Teri Lindsay said she had no intention of speaking at a fire survivors’ rally that drew about a hundred people to the Skyway in Paradise Saturday. But as her daughter, Erika, stood by her side — tears streaming down the young girl’s face — Lindsay voiced her frustration at her family’s living conditions 2.5 years after the 2018 Camp Fire.
"Every time she sees smoke, she cries. She can’t heal until we can go home," Lindsay said of Erika, who was 7-years-old when the 2018 Camp Fire destroyed their house, and thousands of others in Paradise. The fire was caused by equipment belonging to PG&E. They’ve been living in a trailer overlooking a branch of Lake Oroville ever since.
Like the vast majority of the 70,000 fire victims of PG&E fires caused between 2015 and 2018, Lindsay has not yet received any money from the Fire Victim Trust. The Trust was set up last year to distribute billions of dollars as part of a settlement between fire survivors and PG&E.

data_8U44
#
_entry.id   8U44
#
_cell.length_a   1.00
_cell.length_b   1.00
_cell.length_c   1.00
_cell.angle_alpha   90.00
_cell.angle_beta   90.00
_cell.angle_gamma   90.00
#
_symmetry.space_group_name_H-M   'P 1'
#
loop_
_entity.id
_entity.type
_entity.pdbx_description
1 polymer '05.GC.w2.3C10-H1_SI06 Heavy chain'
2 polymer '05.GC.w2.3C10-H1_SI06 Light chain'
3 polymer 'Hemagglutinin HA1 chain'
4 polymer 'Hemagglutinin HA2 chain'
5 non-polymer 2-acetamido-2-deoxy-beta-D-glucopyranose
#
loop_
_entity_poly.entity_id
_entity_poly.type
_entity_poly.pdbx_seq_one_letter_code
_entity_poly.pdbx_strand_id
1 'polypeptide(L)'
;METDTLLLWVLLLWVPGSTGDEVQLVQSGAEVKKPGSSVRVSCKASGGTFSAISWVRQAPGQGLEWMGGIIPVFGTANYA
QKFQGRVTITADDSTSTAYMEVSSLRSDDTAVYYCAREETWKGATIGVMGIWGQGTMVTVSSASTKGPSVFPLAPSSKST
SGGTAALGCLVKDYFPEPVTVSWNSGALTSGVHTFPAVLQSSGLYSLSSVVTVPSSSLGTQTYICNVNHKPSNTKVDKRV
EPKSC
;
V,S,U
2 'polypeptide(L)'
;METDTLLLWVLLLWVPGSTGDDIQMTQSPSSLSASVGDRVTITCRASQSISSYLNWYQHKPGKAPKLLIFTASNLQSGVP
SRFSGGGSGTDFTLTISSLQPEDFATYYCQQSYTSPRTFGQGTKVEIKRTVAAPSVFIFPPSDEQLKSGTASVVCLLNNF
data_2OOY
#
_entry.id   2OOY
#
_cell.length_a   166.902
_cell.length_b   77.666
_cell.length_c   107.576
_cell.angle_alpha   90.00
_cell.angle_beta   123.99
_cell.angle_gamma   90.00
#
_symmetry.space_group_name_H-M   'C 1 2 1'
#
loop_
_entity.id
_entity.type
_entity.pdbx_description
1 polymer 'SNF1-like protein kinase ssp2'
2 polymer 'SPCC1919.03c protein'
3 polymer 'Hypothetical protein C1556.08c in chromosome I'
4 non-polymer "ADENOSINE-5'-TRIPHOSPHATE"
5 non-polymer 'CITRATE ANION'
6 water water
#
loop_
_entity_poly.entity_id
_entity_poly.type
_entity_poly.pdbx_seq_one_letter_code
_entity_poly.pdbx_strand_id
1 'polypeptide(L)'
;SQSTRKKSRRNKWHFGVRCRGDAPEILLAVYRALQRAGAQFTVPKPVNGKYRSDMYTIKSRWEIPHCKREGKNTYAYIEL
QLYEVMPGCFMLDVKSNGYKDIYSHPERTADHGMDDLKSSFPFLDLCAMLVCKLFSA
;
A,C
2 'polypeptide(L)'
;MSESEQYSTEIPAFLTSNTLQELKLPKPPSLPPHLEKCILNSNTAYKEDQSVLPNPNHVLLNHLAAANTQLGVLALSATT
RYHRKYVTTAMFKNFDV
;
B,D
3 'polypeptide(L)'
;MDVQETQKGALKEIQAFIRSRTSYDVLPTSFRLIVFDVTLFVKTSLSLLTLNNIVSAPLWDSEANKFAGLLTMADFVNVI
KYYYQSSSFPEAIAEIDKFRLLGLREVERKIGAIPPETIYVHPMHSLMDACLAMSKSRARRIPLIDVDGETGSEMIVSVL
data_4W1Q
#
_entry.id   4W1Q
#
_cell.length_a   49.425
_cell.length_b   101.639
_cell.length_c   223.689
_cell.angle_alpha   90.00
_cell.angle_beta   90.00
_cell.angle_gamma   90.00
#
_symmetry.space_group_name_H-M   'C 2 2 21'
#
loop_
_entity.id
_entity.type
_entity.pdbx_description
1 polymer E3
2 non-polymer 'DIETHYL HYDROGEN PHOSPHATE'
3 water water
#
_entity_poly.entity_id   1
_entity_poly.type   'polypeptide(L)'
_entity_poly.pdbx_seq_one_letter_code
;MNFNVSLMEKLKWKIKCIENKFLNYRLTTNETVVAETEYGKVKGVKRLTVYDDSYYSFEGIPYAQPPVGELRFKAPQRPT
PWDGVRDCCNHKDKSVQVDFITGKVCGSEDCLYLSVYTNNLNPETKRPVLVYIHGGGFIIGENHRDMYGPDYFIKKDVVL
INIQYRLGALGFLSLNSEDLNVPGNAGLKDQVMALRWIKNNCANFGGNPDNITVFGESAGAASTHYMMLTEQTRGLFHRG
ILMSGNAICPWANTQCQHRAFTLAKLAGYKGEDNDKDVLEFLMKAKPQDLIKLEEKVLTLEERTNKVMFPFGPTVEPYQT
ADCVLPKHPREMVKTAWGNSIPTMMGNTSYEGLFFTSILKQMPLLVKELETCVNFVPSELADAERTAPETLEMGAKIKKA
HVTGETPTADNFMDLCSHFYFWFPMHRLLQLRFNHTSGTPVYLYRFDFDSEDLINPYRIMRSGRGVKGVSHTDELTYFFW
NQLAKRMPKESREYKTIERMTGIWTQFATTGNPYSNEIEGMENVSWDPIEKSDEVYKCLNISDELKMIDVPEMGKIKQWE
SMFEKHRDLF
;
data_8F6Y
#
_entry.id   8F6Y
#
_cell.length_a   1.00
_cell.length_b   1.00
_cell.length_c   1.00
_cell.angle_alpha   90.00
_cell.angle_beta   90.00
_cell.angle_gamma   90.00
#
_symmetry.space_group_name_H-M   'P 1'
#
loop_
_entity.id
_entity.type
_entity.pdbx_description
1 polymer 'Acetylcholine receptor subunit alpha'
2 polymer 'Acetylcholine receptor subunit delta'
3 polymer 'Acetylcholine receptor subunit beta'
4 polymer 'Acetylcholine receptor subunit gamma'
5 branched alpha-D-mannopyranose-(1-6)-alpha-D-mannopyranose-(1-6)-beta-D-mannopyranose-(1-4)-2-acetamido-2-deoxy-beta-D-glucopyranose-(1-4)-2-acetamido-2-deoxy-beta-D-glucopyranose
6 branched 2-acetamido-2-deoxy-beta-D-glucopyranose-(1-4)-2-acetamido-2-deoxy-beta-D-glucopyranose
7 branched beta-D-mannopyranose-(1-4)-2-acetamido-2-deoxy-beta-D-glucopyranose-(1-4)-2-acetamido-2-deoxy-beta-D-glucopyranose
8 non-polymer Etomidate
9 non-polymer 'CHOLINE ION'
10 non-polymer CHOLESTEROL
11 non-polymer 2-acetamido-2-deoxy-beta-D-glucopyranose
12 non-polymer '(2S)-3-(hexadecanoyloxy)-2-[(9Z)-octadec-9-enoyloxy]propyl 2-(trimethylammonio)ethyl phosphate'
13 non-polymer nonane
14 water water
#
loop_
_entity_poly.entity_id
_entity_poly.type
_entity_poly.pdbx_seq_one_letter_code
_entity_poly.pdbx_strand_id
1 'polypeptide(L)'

Lindsay said she was motivated to join this weekend’s rally after reading a KQED investigation, published earlier this month, which showed that the Fire Victim Trust racked up $51 million in overhead costs last year while distributing $7 million to fire victims during that period. The investigation was based on KQED’s analysis of federal bankruptcy court filings, court transcripts and correspondence between the Fire Victim Trust and fire victims.
At the end of last year, fire victims had received less than 0.1% of the approximately $13.5 billion they were promised.
“I thought that I was healing. Until that report came out, it changed my life and took me back to the day. I did not realize how well they're being paid and we’re living in squalor still,” Lindsay said.